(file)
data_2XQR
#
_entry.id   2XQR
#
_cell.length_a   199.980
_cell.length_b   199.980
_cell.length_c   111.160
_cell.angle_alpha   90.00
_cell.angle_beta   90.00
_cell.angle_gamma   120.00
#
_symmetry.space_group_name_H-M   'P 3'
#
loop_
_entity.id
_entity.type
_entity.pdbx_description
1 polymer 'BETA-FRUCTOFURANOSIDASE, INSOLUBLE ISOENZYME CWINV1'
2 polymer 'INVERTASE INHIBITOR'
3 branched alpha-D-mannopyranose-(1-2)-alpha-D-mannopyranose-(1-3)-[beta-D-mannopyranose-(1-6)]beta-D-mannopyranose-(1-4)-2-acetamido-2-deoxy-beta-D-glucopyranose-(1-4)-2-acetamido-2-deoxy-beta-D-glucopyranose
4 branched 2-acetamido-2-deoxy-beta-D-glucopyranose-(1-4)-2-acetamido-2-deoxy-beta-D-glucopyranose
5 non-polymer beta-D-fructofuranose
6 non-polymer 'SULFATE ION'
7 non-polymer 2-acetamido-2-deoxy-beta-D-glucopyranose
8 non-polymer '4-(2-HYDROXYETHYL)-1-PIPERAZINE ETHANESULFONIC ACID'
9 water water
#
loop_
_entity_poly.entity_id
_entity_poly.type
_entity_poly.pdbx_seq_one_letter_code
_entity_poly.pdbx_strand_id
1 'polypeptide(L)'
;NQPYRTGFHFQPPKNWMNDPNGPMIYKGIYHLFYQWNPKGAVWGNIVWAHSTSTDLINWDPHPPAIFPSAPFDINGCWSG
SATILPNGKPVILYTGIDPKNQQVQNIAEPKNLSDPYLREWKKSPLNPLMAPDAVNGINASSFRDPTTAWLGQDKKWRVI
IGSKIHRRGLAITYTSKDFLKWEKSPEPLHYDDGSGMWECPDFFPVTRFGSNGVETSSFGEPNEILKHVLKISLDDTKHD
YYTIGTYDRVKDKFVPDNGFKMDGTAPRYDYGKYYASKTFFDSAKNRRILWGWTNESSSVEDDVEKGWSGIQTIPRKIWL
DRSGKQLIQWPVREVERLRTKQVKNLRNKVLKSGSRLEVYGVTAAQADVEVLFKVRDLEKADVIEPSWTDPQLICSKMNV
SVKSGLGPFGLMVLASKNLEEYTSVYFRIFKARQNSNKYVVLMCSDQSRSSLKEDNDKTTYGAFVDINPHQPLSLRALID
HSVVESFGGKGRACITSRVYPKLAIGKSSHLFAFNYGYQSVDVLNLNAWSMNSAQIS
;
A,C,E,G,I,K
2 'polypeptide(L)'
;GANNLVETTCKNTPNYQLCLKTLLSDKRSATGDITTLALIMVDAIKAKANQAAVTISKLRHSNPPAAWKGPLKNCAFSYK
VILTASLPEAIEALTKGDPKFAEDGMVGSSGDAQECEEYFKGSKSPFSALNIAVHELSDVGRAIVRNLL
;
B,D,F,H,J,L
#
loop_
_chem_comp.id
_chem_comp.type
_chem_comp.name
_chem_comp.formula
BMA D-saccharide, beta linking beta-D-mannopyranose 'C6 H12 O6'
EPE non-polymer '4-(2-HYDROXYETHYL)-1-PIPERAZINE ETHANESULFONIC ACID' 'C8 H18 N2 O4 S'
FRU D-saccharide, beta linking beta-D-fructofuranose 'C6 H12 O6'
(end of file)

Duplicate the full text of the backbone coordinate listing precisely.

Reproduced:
data_2XQR
#
_entry.id   2XQR
#
_cell.length_a   199.980
_cell.length_b   199.980
_cell.length_c   111.160
_cell.angle_alpha   90.00
_cell.angle_beta   90.00
_cell.angle_gamma   120.00
#
_symmetry.space_group_name_H-M   'P 3'
#
loop_
_entity.id
_entity.type
_entity.pdbx_description
1 polymer 'BETA-FRUCTOFURANOSIDASE, INSOLUBLE ISOENZYME CWINV1'
2 polymer 'INVERTASE INHIBITOR'
3 branched alpha-D-mannopyranose-(1-2)-alpha-D-mannopyranose-(1-3)-[beta-D-mannopyranose-(1-6)]beta-D-mannopyranose-(1-4)-2-acetamido-2-deoxy-beta-D-glucopyranose-(1-4)-2-acetamido-2-deoxy-beta-D-glucopyranose
4 branched 2-acetamido-2-deoxy-beta-D-glucopyranose-(1-4)-2-acetamido-2-deoxy-beta-D-glucopyranose
5 non-polymer beta-D-fructofuranose
6 non-polymer 'SULFATE ION'
7 non-polymer 2-acetamido-2-deoxy-beta-D-glucopyranose
8 non-polymer '4-(2-HYDROXYETHYL)-1-PIPERAZINE ETHANESULFONIC ACID'
9 water water
#
loop_
_entity_poly.entity_id
_entity_poly.type
_entity_poly.pdbx_seq_one_letter_code
_entity_poly.pdbx_strand_id
1 'polypeptide(L)'
;NQPYRTGFHFQPPKNWMNDPNGPMIYKGIYHLFYQWNPKGAVWGNIVWAHSTSTDLINWDPHPPAIFPSAPFDINGCWSG
SATILPNGKPVILYTGIDPKNQQVQNIAEPKNLSDPYLREWKKSPLNPLMAPDAVNGINASSFRDPTTAWLGQDKKWRVI
IGSKIHRRGLAITYTSKDFLKWEKSPEPLHYDDGSGMWECPDFFPVTRFGSNGVETSSFGEPNEILKHVLKISLDDTKHD
YYTIGTYDRVKDKFVPDNGFKMDGTAPRYDYGKYYASKTFFDSAKNRRILWGWTNESSSVEDDVEKGWSGIQTIPRKIWL
DRSGKQLIQWPVREVERLRTKQVKNLRNKVLKSGSRLEVYGVTAAQADVEVLFKVRDLEKADVIEPSWTDPQLICSKMNV
SVKSGLGPFGLMVLASKNLEEYTSVYFRIFKARQNSNKYVVLMCSDQSRSSLKEDNDKTTYGAFVDINPHQPLSLRALID
HSVVESFGGKGRACITSRVYPKLAIGKSSHLFAFNYGYQSVDVLNLNAWSMNSAQIS
;
A,C,E,G,I,K
2 'polypeptide(L)'
;GANNLVETTCKNTPNYQLCLKTLLSDKRSATGDITTLALIMVDAIKAKANQAAVTISKLRHSNPPAAWKGPLKNCAFSYK
VILTASLPEAIEALTKGDPKFAEDGMVGSSGDAQECEEYFKGSKSPFSALNIAVHELSDVGRAIVRNLL
;
B,D,F,H,J,L
#
loop_
_chem_comp.id
_chem_comp.type
_chem_comp.name
_chem_comp.formula
BMA D-saccharide, beta linking beta-D-mannopyranose 'C6 H12 O6'
EPE non-polymer '4-(2-HYDROXYETHYL)-1-PIPERAZINE ETHANESULFONIC ACID' 'C8 H18 N2 O4 S'
FRU D-saccharide, beta linking beta-D-fructofuranose 'C6 H12 O6'